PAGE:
With all the talk this time of year about developing new health habits, one that gets consistently overlooked is proper sleep. We often forget that proper sleep is one of the most health producing, life enhancing habits you can possibly develop. Yet in our overworked, over-committed society, we rarely do it. And the health consequences are enormous.
In a recent list of the 15 things most likely to extend life published in Forbes Magazine, no less than one third of them had to do with either sleep or stress management. It’s not surprising when you consider what takes place when you sleep deeply and restfully for an uninterrupted seven or eight hours. For one thing, feel-good neurotransmitters like serotonin and dopamine are replenished. For another, important hormones like human growth hormone and melatonin are secreted.
Why should we care? Consider this. In a recent study that followed more than 68,000 U.S. women for 16 years, researchers found that those who caught more zzz’s each night tended to put on less weight during middle-age. Women who clocked only five hours of sleep were more likely to have a substantial weight gain - 33 pounds in fact - than those who got a full seven hours a night. And sleep-deprived women were more likely to become obese as they grow older.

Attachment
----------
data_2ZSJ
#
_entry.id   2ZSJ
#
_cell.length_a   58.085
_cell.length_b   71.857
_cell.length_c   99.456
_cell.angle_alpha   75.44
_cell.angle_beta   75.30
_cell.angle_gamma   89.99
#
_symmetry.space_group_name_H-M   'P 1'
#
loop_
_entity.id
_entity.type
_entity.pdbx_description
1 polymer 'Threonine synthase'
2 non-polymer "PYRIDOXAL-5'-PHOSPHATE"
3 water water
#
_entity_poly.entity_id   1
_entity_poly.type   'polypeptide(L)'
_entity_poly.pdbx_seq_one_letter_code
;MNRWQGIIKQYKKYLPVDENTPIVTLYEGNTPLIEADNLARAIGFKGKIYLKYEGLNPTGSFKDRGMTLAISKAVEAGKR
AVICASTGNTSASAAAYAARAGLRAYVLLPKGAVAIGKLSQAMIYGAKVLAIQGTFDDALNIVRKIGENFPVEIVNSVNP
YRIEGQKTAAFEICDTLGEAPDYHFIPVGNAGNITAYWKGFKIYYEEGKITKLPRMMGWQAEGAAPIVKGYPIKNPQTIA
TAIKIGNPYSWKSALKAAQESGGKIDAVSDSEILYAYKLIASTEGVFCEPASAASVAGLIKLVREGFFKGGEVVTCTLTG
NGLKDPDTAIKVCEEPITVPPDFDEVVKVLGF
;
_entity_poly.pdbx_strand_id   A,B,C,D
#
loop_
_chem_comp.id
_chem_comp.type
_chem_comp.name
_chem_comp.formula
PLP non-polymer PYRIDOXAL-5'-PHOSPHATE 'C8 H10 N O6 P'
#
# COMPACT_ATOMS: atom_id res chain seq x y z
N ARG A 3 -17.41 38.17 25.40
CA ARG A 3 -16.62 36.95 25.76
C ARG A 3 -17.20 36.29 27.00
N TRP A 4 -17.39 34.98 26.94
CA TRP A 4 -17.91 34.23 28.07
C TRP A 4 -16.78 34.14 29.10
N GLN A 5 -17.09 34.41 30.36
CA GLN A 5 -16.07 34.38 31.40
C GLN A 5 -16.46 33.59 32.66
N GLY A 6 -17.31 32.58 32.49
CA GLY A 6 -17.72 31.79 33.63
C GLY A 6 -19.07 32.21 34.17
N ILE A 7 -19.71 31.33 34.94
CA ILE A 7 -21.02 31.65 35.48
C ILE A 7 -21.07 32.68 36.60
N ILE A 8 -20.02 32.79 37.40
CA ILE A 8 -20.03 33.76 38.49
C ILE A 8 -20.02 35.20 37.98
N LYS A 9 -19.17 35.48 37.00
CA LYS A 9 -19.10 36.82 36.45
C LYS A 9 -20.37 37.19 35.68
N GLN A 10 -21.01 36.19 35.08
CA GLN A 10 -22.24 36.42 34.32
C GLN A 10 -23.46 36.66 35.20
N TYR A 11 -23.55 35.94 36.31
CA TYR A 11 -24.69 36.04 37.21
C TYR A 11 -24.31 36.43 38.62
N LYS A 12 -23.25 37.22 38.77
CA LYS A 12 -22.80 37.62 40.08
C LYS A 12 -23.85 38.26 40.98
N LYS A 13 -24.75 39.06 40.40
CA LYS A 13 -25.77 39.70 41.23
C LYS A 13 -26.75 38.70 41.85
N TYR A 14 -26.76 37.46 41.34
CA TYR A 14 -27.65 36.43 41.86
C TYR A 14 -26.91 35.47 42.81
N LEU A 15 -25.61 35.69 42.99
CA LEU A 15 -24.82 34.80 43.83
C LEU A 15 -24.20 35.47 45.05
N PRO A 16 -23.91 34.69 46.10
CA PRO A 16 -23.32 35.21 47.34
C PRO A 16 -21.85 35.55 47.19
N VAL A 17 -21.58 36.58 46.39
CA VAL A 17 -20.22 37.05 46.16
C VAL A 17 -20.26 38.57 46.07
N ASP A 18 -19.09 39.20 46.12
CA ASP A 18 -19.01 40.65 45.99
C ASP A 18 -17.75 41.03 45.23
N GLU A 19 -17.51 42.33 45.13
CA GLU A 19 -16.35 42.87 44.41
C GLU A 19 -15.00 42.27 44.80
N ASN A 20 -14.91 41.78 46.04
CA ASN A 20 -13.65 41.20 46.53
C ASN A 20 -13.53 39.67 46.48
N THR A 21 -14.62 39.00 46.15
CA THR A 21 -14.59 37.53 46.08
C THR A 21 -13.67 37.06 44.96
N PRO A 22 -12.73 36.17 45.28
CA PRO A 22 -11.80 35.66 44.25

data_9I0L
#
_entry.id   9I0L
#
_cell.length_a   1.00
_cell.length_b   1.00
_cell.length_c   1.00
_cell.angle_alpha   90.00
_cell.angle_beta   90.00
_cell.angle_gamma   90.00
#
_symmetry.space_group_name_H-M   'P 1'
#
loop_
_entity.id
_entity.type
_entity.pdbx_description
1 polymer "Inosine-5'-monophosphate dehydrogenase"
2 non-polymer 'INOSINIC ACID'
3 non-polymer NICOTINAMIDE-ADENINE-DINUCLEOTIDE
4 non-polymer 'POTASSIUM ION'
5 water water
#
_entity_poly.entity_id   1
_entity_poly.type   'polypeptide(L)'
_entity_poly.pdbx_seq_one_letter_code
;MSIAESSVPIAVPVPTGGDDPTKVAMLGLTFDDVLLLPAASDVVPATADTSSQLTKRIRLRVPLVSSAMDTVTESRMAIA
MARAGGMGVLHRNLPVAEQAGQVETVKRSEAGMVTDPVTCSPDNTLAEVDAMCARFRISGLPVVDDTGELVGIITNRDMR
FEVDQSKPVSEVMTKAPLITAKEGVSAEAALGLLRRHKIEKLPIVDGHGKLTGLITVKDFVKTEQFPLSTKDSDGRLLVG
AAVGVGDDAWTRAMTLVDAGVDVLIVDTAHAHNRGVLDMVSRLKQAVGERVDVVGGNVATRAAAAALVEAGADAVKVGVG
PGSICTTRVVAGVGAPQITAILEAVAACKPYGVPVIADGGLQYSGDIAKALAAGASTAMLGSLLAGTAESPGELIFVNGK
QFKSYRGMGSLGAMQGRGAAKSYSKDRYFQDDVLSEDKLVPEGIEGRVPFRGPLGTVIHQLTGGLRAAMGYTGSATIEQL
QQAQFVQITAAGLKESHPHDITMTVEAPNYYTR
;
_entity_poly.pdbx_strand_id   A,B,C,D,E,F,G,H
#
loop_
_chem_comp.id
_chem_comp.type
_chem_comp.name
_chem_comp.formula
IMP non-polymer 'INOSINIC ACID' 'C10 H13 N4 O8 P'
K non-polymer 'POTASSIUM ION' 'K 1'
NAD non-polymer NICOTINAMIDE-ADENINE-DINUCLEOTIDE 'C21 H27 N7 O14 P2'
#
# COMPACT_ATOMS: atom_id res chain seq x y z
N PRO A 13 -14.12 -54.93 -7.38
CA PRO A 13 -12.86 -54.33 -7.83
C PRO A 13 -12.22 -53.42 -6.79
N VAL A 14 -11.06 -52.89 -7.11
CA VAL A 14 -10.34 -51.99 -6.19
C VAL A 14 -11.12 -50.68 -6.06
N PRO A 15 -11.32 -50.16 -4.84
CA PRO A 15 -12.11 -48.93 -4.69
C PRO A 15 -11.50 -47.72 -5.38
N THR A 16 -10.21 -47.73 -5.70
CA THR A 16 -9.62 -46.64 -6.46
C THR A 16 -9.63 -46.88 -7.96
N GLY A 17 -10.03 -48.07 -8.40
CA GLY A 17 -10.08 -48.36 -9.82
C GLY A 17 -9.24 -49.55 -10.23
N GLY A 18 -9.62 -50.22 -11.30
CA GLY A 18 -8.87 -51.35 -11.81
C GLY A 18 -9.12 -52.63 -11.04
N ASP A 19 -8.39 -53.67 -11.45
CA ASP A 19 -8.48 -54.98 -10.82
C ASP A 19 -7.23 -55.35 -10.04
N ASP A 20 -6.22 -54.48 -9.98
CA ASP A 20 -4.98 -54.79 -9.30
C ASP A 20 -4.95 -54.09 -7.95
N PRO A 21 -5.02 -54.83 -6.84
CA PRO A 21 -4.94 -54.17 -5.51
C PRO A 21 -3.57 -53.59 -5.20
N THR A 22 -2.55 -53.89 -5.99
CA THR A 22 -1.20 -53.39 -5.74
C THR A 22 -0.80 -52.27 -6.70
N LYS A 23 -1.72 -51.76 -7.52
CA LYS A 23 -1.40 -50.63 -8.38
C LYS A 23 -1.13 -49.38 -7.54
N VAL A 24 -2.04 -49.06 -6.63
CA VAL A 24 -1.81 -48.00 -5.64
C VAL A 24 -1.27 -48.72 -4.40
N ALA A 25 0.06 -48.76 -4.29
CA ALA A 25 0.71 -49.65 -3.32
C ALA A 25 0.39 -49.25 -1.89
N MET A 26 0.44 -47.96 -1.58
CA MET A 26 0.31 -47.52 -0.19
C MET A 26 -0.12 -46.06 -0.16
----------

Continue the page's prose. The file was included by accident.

It’s not just appetite control and metabolism that are affected by sleep, however. Under-sleeping is a strong stressor for the human body, resulting in the overproduction of the stress hormone cortisol. High levels of cortisol have been shown to age important areas of the brain like the region responsible for memory. High levels of cortisol are also associated with fat deposits, particularly around the waist.
Then there’s cancer. While you’re sleeping, your body produces a wonderful hormone called melatonin, which has been shown to inhibit the growth of cancer cells. In one fascinating study published in Cancer Research, experimenters drew blood from three groups of people who had different levels of melatonin in their blood. They then exposed these various blood specimens to both human breast cancers and rat liver cancers. Exposure to melatonin-rich blood suppressed the rate at which the cancer cells multiplied!
During deep restful sleep, you also produce an important hormone called HGH (human growth hormone). This hormone makes it easier to put on muscle and to lose fat, and is also believed to have a positive effect on our energy and our libido, as well as the youthfulness of our skin. Imagine - sleep as the ultimate anti-aging drug! And it’s free!
So why not start the year by adding a resolution to getting adequate sleep?
The health dividends will be enormous. And your body will love you for it.
Happy 2007! Make it a great year!